16 Questions That Can Help You Fix Stagnant Growth
Stagnant growth is a result of a misfiring revenue engine. In order to grow your business you must expand.
The revenue engine is a concept DE, Inc created to explain how to evaluate the operational cash flow cycle of the business to small business owners. If you don’t understand when your revenue engine hits its limits then when you get to those points growth slows. If you don’t recognize that your revenue engine is broken growth stops all together and the business stagnates.
Many small business owners find themselves in this predicament. The problem is they don’t know what’s wrong. Or, if they do know what’s wrong, they don’t know where to focus to begin to fix the root-causes to their situation.
Fixing Stagnant Growth
To fix stagnant growth first you must identify from where your problem originates. I can guarantee with 100% certainty that it originates somewhere in your revenue engine, as it is the revenue engine which produces business growth. This is why the Revenue Engine Performance Checkup is such a powerful tool. It is design to show you exactly where your chokepoints lie. Once you know the problems you can systematically determine what you need to do to correct your specific situation by asking a series of specific questions.
One key to this process is you must work the problem backward. That is, start from the back of the revenue cycle and answer the questions in order toward the beginning of the cycle. So, you must start with the operations, move to sales and finally go to marketing. Lets take a look at the questions you should be answering to solve your stagnant growth problem.
Fixing Operations Issues that Cause Stagnant Growth
First understand that typically business growth stagnation is the symptom of capacity problems. So you must understand the capacity metrics of your business to identify the problems. Answering the following question can help you pinpoint operational capacity problems:
- How long does it take to produce one unit of your product or to service one client with what your business offering? (cycle time)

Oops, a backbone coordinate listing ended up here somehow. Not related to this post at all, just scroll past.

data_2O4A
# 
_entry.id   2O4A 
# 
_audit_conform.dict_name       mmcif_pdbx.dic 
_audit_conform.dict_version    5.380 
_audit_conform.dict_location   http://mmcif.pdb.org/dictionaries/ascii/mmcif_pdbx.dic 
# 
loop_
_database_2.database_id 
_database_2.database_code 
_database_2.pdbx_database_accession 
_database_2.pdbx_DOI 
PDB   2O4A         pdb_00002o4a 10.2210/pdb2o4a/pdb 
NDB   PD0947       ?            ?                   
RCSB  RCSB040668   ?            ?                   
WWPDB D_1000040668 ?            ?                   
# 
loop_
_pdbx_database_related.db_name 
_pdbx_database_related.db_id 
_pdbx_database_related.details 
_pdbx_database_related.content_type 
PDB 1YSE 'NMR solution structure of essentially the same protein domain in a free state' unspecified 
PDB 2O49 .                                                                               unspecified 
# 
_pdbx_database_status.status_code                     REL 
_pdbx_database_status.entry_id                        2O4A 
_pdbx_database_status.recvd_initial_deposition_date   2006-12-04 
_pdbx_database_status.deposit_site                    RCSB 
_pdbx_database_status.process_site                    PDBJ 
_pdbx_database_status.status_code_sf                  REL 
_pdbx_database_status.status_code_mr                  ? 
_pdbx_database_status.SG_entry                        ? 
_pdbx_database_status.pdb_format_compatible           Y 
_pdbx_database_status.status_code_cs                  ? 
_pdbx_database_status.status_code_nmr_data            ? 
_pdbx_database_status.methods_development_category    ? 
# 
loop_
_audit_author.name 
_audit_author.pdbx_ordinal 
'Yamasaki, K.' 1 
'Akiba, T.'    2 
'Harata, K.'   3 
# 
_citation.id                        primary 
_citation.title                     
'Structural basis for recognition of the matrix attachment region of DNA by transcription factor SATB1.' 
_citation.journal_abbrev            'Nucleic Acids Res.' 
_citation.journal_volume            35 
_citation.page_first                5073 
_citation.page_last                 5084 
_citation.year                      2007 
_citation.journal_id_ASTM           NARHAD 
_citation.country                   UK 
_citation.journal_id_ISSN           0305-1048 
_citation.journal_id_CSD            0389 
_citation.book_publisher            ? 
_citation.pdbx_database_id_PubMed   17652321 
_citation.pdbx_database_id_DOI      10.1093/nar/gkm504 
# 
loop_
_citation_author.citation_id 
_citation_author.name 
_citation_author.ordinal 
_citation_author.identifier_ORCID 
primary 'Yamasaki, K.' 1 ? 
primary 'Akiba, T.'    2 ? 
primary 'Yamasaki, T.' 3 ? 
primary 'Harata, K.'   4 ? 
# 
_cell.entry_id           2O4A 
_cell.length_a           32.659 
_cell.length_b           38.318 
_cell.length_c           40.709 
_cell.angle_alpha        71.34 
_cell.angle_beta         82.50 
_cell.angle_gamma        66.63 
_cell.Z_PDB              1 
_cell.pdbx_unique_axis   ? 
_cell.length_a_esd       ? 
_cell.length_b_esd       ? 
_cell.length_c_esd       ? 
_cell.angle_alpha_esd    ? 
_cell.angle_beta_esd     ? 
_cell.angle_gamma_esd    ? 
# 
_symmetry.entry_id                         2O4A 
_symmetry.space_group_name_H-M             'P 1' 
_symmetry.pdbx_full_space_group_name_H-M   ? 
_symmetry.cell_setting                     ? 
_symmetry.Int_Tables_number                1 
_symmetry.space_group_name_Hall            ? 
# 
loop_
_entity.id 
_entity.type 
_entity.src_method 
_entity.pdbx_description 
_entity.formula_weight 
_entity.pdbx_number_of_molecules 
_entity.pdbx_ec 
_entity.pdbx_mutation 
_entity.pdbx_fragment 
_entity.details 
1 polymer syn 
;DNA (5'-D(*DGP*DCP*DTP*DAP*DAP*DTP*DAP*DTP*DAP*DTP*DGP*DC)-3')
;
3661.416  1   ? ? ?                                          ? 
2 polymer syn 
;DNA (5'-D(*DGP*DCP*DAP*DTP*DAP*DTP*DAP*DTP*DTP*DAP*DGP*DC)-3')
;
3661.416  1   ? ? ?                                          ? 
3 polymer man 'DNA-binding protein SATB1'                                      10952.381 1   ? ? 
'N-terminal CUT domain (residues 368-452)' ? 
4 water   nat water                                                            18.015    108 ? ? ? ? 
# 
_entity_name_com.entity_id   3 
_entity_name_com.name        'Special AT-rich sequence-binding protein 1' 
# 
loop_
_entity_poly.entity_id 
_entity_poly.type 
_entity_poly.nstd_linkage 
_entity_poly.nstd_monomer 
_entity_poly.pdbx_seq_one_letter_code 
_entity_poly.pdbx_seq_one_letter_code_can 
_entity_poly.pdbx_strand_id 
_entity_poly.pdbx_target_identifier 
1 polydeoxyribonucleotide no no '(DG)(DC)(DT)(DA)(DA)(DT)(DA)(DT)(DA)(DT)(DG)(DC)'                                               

- With your current resources what is the maximum number of units you can produce or number of service offerings you can provide during a specific period of time (day, week, month, etc.)
- How much more can you currently handle before you reach you maximum capacity?
- How much will it cost you to add capacity beyond your current resources and when might you get to that point?
If you currently have capacity, then your problem isn’t operational, it’s a sales or marketing related. So, you should move to asking the sales questions next.
Fixing Sales Issues that Cause Stagnant Growth
If you have excess capacity then you have something to sell. You just need to get out there and start selling – right? Well, that might be the case but you may have a capacity issue in sales too!
You measure the capacity of your sales function via your sales funnel. If you are not familiar with the sales funnel concept I would recommend reading the post “Is Your Revenue Underperforming?” Here are the questions you must answer from a sales perspective to fix stagnant growth:
- What is your current sales close percentage?
- How long does it take on a calendar to close a sale (sales cycle)?
- How many additional sales must you close in order to reach maximum capacity?
- Is your current sales team sufficient resources to sell the required number of sales to reach your goal?
- If not, when do you reach sales capacity and how much will it cost to add more sales reps
- What is the source of this capital?
If you currently have enough a sales staff to hit your maximum capacity, but are not there yet your problem is probably not a sales problem. It is a marketing problem. There is a critical distinction between sales and marketing and small business owners frequently don’t understand the difference. This can cause tremendously big issues. If you’re not sure of the difference I would recommend that you read the post “Sales Slump? Do You Have the Right Resources Assigned” to understand the difference between sales and marketing.
Fixing Marketing Issues that Cause Stagnant Growth
If you have sufficient capacity in both sales and operations then why don’t you have enough sales to fill your capacity? Because you don’t have enough leads to sell to! Seems obvious, but without the answers to the previous questions it is difficult to determine exactly how many more leads your marketing needs to produce. Here are the questions you must answer regarding your marketing to fix stagnant growth:
- How many leads does your marketing currently produce during a given period? (day, week, month, etc.)
- How many leads do you need to get before you are asked to write a quote or proposal?
- How many additional leads must you generate in order to reach maximum capacity?
- Is your current marketing team sufficient resources to generate the required number of leads to reach your goal?
- If not, when do you reach marketing capacity and how much will it cost to add more marketing resource?
- From where will the capital come?
Fixing Stagnant Growth
This is a fair simple process. If you are not sure exactly how to calculate some of these numbers contact me and I will send you one of our Success Planning Worksheets (SPW). SPW is a form we use in our Tuning Your Revenue Engine workshops to walk participants through the calculations. It is structure just like the math worksheets we all learned to do arithmetic with in 1st grade. So it’s one page with large text formulas to give your answers you need to begin fixing your stagnant growth!